“But, the next part to it, which we’re testing and we’re going to bring in this year, is a remote switch. It means that from our control centres, using weather alerts, we can hit the over-ride and switch the heating on, making absolutely certain there’s no ice on the rail at those locations. We can know via those alerts, ahead of the ambient control sensor, that there’s going to be heavy snow tonight in the Dover area, for example. We’ll switch it on, a couple of hours before service starts, and then we know we’ve got that system in operation rather than just the local control. The system itself has no in-built forecasting technology, so it can’t possibly ‘guess’ what weather is coming.”

Self-regulating heating strips

As well as the temperature sensor and remote switching technology, Network Rail has also experimented with a ‘self-regulating’ strip, produced by Heat Trace, based in Cheshire.

Of the 46km of heated strip in Kent, 16.5km has been of this type.

Ellerby said: “Heat Trace has primarily been a points heating supplier for us, so this is a new application. We think it will use less electricity, because it’s selfregulating. It’s not constant wattage, so not always on. It works by using two wires opposite each other, with a semi-conductor between them. As it gets hotter and colder the semi-conductor allows less or more electricity through. It is therefore its own control measure, which is a great piece of technology, so it keeps itself at a constant temperature.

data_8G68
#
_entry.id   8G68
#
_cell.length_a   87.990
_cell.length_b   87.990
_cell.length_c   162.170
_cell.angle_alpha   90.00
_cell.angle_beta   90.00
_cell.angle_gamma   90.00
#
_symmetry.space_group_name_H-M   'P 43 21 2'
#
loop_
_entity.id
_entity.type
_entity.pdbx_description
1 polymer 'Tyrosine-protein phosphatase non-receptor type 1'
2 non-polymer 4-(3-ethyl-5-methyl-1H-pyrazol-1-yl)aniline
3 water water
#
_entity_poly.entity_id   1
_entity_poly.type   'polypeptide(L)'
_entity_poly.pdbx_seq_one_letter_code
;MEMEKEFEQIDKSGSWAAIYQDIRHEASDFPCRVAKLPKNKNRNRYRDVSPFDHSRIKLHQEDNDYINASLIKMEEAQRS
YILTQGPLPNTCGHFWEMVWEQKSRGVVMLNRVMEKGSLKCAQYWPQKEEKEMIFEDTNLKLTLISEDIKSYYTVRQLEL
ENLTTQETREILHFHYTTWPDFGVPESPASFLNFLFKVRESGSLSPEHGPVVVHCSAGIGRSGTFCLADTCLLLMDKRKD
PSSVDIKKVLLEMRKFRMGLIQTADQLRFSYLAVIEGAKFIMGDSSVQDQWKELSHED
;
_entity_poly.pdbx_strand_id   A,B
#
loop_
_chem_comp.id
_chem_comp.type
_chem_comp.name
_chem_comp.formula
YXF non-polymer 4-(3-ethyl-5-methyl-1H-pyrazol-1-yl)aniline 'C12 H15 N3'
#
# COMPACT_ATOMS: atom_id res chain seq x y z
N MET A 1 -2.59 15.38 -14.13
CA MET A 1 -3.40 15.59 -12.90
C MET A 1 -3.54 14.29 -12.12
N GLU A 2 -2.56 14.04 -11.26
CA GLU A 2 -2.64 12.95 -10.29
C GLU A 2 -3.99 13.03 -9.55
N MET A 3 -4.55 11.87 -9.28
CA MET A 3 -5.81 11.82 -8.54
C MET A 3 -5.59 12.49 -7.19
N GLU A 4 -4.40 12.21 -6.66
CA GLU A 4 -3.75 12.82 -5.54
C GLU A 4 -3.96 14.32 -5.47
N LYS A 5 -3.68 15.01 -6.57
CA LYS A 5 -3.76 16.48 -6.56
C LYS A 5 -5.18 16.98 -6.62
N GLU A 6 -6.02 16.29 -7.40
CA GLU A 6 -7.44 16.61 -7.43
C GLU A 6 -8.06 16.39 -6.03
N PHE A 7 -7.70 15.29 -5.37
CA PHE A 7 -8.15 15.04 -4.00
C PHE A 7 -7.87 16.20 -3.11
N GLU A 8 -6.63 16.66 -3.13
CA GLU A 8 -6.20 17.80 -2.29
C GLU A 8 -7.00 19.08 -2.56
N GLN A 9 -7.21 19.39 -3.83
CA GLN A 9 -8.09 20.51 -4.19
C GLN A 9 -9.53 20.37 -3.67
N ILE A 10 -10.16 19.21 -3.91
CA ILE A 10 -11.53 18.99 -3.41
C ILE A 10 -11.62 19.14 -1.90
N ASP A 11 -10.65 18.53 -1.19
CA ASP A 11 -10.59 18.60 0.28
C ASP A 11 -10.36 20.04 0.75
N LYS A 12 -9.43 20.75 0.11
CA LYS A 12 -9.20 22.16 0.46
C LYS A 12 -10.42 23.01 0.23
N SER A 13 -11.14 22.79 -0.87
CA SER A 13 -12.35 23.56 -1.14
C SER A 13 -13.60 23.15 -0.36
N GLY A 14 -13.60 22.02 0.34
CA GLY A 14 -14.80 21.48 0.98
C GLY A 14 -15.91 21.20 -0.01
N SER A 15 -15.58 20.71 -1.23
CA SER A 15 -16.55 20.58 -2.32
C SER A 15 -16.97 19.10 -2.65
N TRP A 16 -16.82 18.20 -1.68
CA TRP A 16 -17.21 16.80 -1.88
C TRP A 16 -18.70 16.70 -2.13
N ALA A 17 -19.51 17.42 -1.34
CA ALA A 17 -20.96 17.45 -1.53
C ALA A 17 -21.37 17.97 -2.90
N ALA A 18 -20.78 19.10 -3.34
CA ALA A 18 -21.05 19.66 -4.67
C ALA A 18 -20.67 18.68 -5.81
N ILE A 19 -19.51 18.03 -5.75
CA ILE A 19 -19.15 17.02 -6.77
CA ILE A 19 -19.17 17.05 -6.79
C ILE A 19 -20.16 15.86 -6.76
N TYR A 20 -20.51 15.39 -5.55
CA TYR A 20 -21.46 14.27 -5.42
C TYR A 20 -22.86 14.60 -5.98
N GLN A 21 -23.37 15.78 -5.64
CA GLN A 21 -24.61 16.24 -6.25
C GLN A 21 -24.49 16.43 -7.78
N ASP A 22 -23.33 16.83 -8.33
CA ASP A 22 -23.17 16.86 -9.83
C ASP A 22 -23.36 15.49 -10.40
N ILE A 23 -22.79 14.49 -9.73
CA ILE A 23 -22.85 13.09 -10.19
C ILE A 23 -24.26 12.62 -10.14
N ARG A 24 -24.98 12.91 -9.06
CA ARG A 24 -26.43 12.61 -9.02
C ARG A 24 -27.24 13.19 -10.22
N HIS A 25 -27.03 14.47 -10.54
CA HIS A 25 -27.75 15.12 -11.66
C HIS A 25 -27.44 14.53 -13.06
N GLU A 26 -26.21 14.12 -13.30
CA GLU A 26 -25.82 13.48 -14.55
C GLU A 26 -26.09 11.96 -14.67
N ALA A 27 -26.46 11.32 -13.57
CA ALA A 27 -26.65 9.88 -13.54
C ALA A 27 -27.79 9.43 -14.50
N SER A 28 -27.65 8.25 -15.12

“It shouldn’t be on unnecessarily, is the thinking: it won’t be constantly running, heating up the railway. But we need to test that technology, and it does have some other characteristics we’re wrestling with as well.”

Ready for the future

As RTM went to press, the winter of 2011/2012 had not seen extreme snow and ice on the scale of 2010 or 2009, with gales and storms having the bigger impact on the railways. But obviously, the technology needs to be in place in advance so the network is ready for whatever comes.